- 36Vpp - 20W RMS (8ohm/both amps on/THD lower than 0.15% 100Hz-20kHz)
- 24Vpp - 18W RMS (4ohm/both amps on/THD lower than 0.25% 100Hz-20kHz) .
- 56dBV .
- 330*200*40mm .
- about 5kg .
|THD||Harmonics components||THD/output signal amplitude ratio|
THD graph above shows decent absolute values of harmonics distortion at all output powers and frequencies. It is interesting to note that distortion falls off with the increase of power at frequencies above 200Hz and stays below 0.1%. I am guessing that there must be some kind of noise (100Hz) at the output which entered THD measurements, as a result of the imperfections of the power supply and the star-grounding method used (so the noise floor reads only -56dBV). However, the most important thing worth noting here is that the distortion is relatively constant throughout the entire frequency range, which ultimately results in very good sonic results.
The graph showing the values of individual harmonics components reveals yet another strong suite of the amplifier (again, IMHO): the values of the harmonics drop uniformly as the factor 'n' increases and this ratio is quite constant for the entire frequency range, regardless of the power or load used.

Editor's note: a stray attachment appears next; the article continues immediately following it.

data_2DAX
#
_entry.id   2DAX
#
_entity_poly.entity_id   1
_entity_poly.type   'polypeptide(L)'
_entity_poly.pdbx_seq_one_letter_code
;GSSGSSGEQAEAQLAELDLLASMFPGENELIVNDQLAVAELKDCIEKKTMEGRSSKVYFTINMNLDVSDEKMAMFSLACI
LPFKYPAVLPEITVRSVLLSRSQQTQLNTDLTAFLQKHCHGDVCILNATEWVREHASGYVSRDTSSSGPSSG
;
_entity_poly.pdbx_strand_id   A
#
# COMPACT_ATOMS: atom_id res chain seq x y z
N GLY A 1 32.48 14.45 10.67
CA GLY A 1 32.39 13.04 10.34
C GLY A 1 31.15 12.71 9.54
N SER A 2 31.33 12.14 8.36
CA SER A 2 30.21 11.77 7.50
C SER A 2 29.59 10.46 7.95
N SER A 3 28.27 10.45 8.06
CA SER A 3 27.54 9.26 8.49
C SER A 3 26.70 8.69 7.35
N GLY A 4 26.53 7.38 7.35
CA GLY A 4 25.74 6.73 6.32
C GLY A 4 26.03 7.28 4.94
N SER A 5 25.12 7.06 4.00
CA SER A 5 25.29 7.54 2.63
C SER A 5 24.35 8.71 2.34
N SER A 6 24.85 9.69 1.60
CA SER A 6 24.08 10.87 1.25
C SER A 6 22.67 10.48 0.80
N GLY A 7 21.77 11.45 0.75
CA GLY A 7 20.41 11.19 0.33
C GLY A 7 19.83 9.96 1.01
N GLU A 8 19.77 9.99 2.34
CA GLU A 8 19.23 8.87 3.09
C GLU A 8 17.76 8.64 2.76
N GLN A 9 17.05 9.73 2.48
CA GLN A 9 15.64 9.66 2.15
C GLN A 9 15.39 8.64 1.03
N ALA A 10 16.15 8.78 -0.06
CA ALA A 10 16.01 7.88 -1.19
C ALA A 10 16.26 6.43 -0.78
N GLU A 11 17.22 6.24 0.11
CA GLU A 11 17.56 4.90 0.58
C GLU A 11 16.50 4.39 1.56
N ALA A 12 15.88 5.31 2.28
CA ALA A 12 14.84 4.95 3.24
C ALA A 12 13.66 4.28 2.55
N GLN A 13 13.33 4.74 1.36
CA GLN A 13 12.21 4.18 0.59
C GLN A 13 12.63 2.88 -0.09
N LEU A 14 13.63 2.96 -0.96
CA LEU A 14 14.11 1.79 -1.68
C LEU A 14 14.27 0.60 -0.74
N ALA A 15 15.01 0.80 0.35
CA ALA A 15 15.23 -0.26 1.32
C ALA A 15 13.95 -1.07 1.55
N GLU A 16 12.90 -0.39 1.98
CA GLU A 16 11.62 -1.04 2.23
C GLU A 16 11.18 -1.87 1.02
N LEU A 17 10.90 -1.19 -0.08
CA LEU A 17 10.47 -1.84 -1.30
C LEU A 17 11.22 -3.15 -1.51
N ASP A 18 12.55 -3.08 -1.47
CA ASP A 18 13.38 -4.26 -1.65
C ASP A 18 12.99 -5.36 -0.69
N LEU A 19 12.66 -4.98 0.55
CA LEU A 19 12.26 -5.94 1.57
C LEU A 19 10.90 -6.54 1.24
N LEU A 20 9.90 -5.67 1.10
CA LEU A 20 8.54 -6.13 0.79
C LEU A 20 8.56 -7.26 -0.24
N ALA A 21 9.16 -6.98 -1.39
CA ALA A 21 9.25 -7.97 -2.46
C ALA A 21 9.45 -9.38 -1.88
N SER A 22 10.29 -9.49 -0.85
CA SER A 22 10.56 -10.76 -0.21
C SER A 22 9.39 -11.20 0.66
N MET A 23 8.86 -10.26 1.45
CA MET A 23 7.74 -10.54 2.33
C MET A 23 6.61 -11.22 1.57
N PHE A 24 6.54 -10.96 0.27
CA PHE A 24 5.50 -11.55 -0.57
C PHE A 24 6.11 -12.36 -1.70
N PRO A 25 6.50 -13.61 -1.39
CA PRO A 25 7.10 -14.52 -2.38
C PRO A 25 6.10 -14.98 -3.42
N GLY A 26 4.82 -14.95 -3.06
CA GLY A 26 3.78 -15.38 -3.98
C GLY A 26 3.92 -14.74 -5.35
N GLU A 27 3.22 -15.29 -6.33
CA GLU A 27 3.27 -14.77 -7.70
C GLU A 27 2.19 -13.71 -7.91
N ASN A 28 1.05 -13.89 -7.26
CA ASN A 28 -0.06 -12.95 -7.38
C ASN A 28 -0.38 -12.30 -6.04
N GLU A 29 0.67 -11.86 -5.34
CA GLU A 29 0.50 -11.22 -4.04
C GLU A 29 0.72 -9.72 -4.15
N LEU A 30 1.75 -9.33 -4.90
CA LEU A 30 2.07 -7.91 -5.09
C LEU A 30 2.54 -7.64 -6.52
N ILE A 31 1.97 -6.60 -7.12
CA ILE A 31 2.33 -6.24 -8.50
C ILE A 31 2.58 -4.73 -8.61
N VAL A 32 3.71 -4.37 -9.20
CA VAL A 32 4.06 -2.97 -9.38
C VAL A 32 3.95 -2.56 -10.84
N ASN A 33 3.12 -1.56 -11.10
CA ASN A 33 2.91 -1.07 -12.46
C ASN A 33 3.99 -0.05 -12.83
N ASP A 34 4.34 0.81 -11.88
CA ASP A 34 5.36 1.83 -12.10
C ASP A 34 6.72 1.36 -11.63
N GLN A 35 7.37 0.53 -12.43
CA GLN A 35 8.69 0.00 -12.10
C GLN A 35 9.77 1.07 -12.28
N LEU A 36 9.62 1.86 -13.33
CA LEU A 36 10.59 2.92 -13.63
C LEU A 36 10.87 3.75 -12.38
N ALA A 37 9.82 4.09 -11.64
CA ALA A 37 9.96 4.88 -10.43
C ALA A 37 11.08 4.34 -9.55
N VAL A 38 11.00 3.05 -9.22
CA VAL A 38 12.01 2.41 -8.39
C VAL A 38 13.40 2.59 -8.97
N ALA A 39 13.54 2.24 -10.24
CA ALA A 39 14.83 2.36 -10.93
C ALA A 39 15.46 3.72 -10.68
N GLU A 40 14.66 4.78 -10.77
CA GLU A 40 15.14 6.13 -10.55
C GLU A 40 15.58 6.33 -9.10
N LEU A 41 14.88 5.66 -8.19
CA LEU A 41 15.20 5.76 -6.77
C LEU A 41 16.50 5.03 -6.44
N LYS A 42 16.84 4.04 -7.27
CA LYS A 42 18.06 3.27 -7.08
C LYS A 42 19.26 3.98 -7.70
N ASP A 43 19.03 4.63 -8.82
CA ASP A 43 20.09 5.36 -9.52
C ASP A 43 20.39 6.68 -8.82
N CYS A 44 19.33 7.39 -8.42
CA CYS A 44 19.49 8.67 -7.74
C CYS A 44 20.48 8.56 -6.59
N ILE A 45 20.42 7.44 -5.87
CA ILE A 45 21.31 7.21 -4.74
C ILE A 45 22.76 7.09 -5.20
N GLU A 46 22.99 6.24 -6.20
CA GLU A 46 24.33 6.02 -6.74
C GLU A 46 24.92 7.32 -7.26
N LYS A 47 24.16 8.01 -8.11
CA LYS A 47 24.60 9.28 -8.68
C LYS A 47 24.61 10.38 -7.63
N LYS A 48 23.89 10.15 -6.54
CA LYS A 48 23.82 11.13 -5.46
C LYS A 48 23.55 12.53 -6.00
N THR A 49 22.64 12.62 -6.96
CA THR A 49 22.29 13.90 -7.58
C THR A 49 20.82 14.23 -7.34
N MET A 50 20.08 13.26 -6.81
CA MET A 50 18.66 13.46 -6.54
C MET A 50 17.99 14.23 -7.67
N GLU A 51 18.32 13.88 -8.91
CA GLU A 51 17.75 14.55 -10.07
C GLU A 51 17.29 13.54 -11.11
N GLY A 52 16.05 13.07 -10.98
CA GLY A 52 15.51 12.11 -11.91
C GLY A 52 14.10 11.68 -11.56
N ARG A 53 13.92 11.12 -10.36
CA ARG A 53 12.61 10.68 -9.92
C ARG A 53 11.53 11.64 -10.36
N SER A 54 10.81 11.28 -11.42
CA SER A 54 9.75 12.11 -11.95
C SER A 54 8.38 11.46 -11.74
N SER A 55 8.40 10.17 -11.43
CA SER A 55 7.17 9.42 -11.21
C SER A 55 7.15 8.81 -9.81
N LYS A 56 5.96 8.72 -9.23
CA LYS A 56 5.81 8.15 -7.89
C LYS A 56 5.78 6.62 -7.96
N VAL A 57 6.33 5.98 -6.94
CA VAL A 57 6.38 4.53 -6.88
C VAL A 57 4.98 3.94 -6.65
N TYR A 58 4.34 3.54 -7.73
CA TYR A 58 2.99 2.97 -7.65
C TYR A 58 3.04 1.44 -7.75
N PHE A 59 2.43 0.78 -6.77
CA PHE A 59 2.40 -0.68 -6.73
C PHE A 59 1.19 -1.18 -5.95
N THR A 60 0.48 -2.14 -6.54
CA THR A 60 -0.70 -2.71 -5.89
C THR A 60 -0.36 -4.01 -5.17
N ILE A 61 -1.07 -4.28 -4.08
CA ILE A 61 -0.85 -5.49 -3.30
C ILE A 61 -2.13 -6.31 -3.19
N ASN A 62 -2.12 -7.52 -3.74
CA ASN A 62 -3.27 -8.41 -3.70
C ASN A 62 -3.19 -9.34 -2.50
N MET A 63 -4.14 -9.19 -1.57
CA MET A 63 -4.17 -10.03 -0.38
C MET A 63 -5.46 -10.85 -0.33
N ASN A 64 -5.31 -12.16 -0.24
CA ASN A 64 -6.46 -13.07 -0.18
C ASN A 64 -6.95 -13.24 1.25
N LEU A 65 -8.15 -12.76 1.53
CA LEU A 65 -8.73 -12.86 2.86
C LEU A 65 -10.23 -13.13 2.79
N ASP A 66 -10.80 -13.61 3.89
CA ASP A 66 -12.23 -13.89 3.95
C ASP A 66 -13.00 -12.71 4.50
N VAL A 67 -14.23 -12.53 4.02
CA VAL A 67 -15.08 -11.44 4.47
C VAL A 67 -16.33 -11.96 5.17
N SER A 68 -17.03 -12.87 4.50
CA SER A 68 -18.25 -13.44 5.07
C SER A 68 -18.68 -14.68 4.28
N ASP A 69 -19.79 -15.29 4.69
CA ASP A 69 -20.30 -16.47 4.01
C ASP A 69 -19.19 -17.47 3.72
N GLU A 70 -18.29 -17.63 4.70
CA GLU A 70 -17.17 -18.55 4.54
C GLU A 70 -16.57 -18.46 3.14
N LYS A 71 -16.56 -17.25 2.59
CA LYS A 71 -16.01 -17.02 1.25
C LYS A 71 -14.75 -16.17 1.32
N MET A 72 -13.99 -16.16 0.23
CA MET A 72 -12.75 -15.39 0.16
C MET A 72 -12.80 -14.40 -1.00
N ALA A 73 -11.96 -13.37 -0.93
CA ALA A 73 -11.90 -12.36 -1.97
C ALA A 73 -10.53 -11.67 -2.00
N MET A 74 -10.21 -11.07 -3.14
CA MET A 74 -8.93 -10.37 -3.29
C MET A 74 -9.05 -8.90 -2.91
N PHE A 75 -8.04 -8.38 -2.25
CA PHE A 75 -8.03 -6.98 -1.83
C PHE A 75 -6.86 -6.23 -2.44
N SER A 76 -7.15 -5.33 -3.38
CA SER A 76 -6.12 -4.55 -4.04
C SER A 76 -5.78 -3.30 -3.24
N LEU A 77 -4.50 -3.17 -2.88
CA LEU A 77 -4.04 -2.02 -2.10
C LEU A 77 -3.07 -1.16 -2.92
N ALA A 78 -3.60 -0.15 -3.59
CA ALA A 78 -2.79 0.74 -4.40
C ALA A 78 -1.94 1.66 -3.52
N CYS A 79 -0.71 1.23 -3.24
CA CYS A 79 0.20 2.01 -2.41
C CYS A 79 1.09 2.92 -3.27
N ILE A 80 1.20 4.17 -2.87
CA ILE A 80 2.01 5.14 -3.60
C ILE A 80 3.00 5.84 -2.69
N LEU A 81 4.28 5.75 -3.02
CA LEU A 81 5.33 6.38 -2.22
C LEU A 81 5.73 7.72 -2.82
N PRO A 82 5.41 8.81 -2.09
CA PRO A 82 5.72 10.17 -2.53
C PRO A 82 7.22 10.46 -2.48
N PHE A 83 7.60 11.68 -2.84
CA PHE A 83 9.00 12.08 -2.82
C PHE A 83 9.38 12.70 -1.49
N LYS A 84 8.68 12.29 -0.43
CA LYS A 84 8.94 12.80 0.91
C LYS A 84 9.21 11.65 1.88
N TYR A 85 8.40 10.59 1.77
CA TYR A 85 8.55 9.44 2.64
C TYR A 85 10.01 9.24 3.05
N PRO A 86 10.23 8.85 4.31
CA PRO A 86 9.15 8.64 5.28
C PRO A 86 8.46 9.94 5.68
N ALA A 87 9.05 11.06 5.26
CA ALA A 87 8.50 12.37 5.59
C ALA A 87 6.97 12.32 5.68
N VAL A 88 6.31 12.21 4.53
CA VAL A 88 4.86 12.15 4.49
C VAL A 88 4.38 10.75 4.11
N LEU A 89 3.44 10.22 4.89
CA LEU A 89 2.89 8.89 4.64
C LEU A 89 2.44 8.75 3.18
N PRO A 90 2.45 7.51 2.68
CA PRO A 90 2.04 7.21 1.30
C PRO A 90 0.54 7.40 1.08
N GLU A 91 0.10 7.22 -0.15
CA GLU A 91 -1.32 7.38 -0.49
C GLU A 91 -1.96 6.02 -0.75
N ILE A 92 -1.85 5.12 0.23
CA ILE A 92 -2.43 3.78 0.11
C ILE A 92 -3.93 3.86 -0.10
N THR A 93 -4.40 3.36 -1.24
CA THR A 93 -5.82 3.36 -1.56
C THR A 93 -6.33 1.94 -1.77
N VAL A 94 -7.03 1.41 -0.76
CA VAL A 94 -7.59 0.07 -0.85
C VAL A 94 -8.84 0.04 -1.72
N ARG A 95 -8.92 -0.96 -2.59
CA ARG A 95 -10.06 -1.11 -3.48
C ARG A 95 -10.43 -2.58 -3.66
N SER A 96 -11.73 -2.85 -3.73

THD/output signal amplitude ratio graph, measured at 1kHz (with filters HP 400Hz, LP 80kHz), shows a constant distortion value for the amplitude range from 2Vpp to ca 40Vpp (50mW to 20W at 8ohm).
First off, I'd like to stress that the results of these tests should not and cannot be applied to all amplifiers of this type. They are based on my own impressions (and of some people close to me) about the absolute quality and relative listening quality of this particular amplifier in comparison with some other DIY amplifiers. Listening preferences and hearing abilities vary from person to person so if I think that a piece of equipment works really well it is by no means meant as a general truth.
So, I built myself a hybrid version of the gainclone with my own power supply topology, using the most inexpensive and easily accessible elements and parts. I tested it with standard consumer equipment like Sony QS CD and SACD/DVD players, Sony speakers, JBL Control 1 and Control 5 speakers, and DIY 2way bass reflex speakers of a friend of mine (with Thiel C23 high and Davis Velvet 17 midbass), standard Mogami interconnections, my Aleph3 clone and my DIY tube preamp. Test material was based on the popular choice :-)) of those present and included, among others, Dire Straits Live - On the Night, Cesaria Evora's Anthology, Norah Jones's Come Away With Me, Diana Krall - The Look of Love/Live in Paris, The Crusaders - Rural Renewal, Miles Davis - Kind of Blue, Quincy Jones and His Orchestra - The Quintessence, The Dave Brubeck Quartet - Time Out, etc.